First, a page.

Oz Monday

Perhaps earlier September Oz thinking was wishful, or just knowing a great mate would unexpectedly pay a visit.

But here’s a bit of Oz that all can enjoy, for a limited period.  Click on over quickly, while it’s still available online… or await the video.

ABC, in this example Possums, means Australian Broadcasting Corporation.

A word about the artist, Judy Napangardi Watson here, her community here, and where to directly benefit her and her community here.


Vogue’s Bowles on the vocal instrument: “…tremendously fragile…”

October’s issue of Vogue magazine has an interesting story on Editor-at-Large Hamish Bowles’ experiences preparing for an incognito audition for the American version of BBC’s The X Factor.

He didn’t  make the cut, but didn’t do too badly, either.

My favorite quote: “I soon realized that the voice is a tremendously fragile and fallible instrument.”

Best to know how to deal with it. 😉

Famous Critics

Everybody knows about George Bernard Shaw, etc., so yours truly will mention more recent critics.

Howard Taubman

Harold C. Schonberg

Henry Pleasants

Some critical comments became identified with the performer, as with Olin Downes and soprano Renata Tebaldi: “”It is a voice of range and colors of all sorts, and one that throbs with feeling,” he wrote.”

See Music Critics Association of North America for current critics.


Advertising: Hype or hypnotic suggestion?

Window sign  “Don’t let advertising dictate what beer you drink.”  What an interesting message.

In the dark ages of post-WW II, we were taught to ignore advertising.  Thus today’s hype is wasted on many.

Will the powers-that-be ever realize there are a lot of people doing that?

If they did, wouldn’t that eventually affect the economy?


Bernier: I knew Picasso, Matisse. . .

Interesting book review in this month’s Vogue magazine:

Some of My Lives:  A Scrapbook Memoir

by Rosamund Bernier, to be published Oct 2011

Upon further research, Ms. Bernier’s website has the full article available as a download.

Yours truly went to the local library to check out some of Ms. Bernier’s DVD’ed Met lectures.  Her vivid stories of meetings with Picasso and Matisse are fascinating.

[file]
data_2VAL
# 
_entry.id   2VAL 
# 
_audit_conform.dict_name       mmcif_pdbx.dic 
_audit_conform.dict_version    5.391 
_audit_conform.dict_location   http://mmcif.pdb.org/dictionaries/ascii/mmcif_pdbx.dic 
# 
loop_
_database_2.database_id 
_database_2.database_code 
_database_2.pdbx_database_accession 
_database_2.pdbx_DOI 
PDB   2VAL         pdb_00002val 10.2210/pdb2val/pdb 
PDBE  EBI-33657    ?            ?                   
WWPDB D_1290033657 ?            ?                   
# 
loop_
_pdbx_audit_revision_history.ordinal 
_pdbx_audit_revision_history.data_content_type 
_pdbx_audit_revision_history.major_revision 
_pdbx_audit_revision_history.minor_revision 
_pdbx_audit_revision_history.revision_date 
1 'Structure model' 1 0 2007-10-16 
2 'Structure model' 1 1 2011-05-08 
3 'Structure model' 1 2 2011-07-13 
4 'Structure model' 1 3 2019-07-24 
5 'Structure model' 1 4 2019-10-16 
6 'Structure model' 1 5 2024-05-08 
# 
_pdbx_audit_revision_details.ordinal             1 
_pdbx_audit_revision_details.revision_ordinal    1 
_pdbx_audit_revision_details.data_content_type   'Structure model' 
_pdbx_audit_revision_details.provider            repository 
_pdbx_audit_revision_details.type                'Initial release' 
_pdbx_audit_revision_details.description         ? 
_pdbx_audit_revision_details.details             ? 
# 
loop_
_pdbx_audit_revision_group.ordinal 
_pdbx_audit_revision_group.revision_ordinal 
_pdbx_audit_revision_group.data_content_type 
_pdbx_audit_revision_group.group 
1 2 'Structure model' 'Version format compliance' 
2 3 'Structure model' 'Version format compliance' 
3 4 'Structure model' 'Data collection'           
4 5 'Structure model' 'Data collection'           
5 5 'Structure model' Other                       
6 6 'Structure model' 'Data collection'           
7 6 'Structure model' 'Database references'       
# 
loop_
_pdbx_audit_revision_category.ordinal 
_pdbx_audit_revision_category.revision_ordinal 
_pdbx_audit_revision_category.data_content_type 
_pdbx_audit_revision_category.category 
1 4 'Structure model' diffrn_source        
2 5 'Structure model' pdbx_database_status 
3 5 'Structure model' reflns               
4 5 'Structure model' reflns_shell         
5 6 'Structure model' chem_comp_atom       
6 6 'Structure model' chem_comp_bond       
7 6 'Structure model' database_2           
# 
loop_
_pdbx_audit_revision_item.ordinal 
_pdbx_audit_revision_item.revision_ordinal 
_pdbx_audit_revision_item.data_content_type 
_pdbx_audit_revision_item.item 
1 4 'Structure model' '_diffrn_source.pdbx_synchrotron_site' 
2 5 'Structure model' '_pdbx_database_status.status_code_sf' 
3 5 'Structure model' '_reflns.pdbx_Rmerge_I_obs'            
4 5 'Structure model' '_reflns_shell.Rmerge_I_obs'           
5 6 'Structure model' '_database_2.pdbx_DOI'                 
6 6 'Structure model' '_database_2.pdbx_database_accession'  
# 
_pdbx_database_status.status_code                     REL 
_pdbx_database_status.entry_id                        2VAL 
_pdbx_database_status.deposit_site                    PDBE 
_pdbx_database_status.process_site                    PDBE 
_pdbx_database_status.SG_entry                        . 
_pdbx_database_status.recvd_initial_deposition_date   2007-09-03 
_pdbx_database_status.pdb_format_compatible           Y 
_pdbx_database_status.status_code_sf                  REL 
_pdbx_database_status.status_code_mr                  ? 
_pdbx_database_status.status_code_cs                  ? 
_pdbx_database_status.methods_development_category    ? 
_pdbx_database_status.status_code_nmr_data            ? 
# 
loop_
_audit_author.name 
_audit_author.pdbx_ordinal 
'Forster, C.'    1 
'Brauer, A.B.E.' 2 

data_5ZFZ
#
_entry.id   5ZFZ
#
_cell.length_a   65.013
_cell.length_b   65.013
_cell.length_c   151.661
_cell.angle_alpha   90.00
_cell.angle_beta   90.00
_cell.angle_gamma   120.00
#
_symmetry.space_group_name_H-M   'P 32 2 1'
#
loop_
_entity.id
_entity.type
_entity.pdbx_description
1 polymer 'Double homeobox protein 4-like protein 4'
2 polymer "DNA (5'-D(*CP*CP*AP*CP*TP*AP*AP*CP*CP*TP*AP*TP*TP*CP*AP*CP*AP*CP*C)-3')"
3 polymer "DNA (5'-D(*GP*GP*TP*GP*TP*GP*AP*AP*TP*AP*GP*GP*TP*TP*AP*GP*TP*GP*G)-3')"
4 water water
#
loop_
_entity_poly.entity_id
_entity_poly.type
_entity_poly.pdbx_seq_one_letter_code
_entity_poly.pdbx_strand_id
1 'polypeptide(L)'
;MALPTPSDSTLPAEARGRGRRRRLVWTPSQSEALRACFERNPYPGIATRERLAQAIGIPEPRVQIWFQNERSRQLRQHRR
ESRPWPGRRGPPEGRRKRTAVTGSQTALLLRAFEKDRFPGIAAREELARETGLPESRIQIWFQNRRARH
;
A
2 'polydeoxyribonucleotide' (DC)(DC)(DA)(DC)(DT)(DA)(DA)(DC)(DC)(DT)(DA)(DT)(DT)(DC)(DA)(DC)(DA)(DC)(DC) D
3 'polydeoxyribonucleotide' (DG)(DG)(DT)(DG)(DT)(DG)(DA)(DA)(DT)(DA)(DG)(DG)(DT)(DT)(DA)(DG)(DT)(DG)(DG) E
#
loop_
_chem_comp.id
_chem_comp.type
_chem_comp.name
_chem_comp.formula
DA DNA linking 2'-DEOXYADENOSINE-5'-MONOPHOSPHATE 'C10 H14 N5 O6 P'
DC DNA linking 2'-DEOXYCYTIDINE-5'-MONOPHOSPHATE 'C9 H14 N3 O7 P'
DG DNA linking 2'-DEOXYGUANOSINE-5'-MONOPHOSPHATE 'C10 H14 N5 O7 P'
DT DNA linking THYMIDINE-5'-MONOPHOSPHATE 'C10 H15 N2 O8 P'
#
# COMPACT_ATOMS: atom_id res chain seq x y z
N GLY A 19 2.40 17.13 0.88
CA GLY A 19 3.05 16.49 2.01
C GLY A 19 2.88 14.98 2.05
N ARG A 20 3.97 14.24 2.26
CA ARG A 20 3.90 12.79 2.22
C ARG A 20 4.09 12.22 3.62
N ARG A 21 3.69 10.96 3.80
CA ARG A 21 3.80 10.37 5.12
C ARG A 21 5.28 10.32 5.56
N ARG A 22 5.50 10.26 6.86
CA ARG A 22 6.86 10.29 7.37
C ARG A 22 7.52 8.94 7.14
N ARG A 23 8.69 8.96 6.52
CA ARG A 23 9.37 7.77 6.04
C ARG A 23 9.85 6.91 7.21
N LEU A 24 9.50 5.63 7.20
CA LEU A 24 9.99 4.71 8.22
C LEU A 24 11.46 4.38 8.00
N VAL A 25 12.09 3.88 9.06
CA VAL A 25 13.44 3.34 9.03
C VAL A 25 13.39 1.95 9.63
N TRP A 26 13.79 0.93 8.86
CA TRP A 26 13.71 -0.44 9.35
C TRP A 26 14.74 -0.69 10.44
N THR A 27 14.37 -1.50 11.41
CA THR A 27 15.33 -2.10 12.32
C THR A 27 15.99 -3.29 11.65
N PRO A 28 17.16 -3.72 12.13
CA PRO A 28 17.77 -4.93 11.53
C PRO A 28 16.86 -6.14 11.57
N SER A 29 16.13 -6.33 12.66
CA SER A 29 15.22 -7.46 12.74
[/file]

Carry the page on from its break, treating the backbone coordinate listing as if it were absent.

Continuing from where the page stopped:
If the book’s anything like those legendary lectures, it’ll be a huge hit.


Some Sunday afternoon listening

Well, Possums, it’s been a busy week here, with too much work-related reading & writing to encourage much of the same extracurricularly (i.e., blogging).  Now it’s cleaning day, and perhaps time to catch up a bit – only while taking a break from chores, of course!

Anne Midgette, across the web at The Washington Post, had an interesting thing or two to say about something at the Met this past week.  Yours truly does enjoy Ms. M., as she’ll write what she thinks, even if the Emperor/ess has no clothes. (Note: Punch line of reference is last sentence.)

Must admit yours truly thinks back yearningly for a return of critics who knew a thing or two about voices and music and composers, and were able to write instructive reviews for both budding and experienced performers.

Of course, y.t. also yearns for the days when classical performers actually made time to learn their craft, too.

The singing voice doesn’t mature until the body around it is at least 30 years old, and men’s voices take longer.

By that time most of today’s crop of singers (and yesterday’s and tomorrow’s) have allowed their immature voices to be over-exposed and under-trained, and they suffer the consequences. Unfortunately, their listeners suffer the consequences, too.

Why is the operatic voice generally thought to be high, shrill, and with a very wobbly vibrato?

Those are the singers y.t.’s writing about, Dear Ones.

Your ears and your heart and your mind aren’t nuts when they decree the sound is unpleasant.  They’re right!

If you’ve got 5 minutes, see what those ears, mind & heart think about one or both of these singers.

Go ahead – turn your sound up LOUD!
Guaranteed to have no wobbles on the high notes.

Female (highest notes are toward the end)


In Aussie Mode

G’Day, Mates!

Don’t know why we’re thinking Ozland today.  Haven’t had a TimTam in weeks.

Certainly not from watching From Script to Screen.  That’s about British writers of generally BBC telly programmes, coincidentally also huge hits on PBS across the pond. It provided food for thought, rather than tummy. (Must lay in more TimTams…)

Especially when we’ve tried to remember the last American-produced TV show not based on a British show that brings as much enjoyment.

Example:  Just beginning around these parts is the BBC series, New Tricks. Just renewed in the U.K. for 11th and 12th seasons, it’s only available very sporadically in the U.S. and not being shown sequentially locally. Thus the research.

Funny.  Suspenseful.  Well written & acted.

Still can’t figure out the Aussie connection . . .